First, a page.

The Supreme Court has asked the government to do the necessary amendments in the law to enable NRIs to cast postal and e-ballots in polls in India. (Reuters)
Leaders of the Indian expatriate community in the UAE have welcomed Supreme Court's directive to the government to enable NRIs to cast postal and e-ballots in polls in India.
The voting rights for the 2.6 million-strong Indian-expat community, one of the largest expat communities in the UAE, received positive reaction from officials and community workers.
India's apex court had on Monday asked the government to "do at the earliest" the necessary amendments in the law to enable NRIs to cast postal and e-ballots in polls in India.
Underlining the importance of the directive, Advocate Hashik TK said that the huge Indian-expat community in UAE can even swing elections in some crucial states.
"When NRIs start voting, the political scenarios, even governments will change in many places, especially in states like Kerala where the difference between the ruling and opposition parties are just a few seats in the assembly," he said.
Anwar Naha, president of Kerala Muslim Cultural Centre - which has been campaigning for NRI voting rights - congratulated the government for showing willingness to implement NRI voting from overseas.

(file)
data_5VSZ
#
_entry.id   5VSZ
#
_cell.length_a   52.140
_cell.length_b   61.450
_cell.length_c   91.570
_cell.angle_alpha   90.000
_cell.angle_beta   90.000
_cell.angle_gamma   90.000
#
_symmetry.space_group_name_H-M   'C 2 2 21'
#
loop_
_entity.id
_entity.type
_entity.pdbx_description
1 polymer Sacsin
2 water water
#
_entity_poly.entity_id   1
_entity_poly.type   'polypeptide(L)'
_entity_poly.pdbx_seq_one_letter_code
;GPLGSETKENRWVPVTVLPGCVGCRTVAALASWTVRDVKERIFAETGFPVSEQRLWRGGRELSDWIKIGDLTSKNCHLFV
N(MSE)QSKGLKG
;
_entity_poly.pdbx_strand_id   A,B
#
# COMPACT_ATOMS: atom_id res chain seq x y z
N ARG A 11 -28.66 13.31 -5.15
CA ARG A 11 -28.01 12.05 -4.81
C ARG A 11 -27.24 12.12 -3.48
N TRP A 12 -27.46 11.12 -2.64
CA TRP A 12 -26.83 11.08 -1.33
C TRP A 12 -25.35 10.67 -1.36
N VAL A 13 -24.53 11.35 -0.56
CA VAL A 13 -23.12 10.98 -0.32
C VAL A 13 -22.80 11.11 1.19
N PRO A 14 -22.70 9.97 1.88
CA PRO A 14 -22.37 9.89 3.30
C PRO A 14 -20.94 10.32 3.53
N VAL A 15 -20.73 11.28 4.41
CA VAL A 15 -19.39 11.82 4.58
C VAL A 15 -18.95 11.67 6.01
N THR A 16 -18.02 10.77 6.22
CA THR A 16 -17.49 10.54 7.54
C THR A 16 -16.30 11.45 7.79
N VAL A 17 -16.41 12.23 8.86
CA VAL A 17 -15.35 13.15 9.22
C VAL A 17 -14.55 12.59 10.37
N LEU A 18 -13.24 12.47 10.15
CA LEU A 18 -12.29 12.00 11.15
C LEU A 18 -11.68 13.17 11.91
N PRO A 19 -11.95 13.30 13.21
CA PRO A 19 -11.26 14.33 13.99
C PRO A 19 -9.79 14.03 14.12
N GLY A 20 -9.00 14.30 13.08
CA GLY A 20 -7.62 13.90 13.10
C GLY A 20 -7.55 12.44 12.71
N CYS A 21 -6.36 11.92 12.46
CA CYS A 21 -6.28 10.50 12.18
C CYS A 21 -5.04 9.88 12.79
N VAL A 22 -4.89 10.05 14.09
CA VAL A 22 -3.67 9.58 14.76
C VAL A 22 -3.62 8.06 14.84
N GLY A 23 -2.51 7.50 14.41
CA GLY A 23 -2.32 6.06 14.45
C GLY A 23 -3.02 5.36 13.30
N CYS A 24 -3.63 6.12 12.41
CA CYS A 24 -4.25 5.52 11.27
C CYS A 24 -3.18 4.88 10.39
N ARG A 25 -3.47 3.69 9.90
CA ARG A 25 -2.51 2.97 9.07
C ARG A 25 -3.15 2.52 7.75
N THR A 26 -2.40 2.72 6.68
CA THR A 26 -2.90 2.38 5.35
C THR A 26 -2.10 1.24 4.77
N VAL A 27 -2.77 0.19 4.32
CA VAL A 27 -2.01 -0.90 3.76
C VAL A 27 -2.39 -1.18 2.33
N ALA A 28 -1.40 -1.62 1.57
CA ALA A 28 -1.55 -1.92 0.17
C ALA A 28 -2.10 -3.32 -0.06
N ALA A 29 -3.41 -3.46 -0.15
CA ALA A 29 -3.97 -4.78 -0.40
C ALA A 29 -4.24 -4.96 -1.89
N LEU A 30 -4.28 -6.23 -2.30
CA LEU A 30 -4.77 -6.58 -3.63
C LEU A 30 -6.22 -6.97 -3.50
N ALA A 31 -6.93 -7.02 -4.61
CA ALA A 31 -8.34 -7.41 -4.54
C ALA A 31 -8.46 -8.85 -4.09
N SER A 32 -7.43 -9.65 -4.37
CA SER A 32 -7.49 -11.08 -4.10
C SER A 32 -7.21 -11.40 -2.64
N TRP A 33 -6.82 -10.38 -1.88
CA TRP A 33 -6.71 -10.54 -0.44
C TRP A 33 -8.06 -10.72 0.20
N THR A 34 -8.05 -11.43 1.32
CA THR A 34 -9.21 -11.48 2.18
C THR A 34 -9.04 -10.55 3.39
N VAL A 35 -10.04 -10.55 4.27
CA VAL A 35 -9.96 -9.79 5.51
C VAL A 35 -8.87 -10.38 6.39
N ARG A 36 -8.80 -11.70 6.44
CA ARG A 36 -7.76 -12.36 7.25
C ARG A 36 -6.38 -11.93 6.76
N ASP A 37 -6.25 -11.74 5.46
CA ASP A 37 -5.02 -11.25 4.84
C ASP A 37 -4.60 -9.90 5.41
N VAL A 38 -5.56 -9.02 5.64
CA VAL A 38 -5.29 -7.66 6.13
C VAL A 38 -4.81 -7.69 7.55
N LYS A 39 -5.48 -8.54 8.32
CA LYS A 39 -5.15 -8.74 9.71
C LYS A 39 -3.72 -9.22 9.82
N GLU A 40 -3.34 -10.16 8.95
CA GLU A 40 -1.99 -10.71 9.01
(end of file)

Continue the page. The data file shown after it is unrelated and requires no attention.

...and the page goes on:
"Now our request is to ensure a consensus among all political parties for the smooth and secure implementation of the e-ballot voting system," he was quoted as saying by the Khaleej Times.
GM Bajpai of GMB Insurance Consultants said, "There are many Indians residing in the Gulf region who still hold Indian passports. Most of us feel the need to exercise our right to vote. It is the only strength that our democracy gives us."
TR Remesh, president of Overseas Friends of Bharatiya Janata Party (OFBJP), welcomed the decision and said that the biggest change the move would bring was that "all Indian expatriates, including the blue-collar workers and middle class people, will get the same importance".
Indian Ambassador to UAE, TP Seetharam said that the mission was awaiting instructions from the government on how to implement the court's directive.
"We hope it will be implemented soon and it will provide an opportunity for all those who wish to vote to participate in the (electoral) process," the Ambassador said.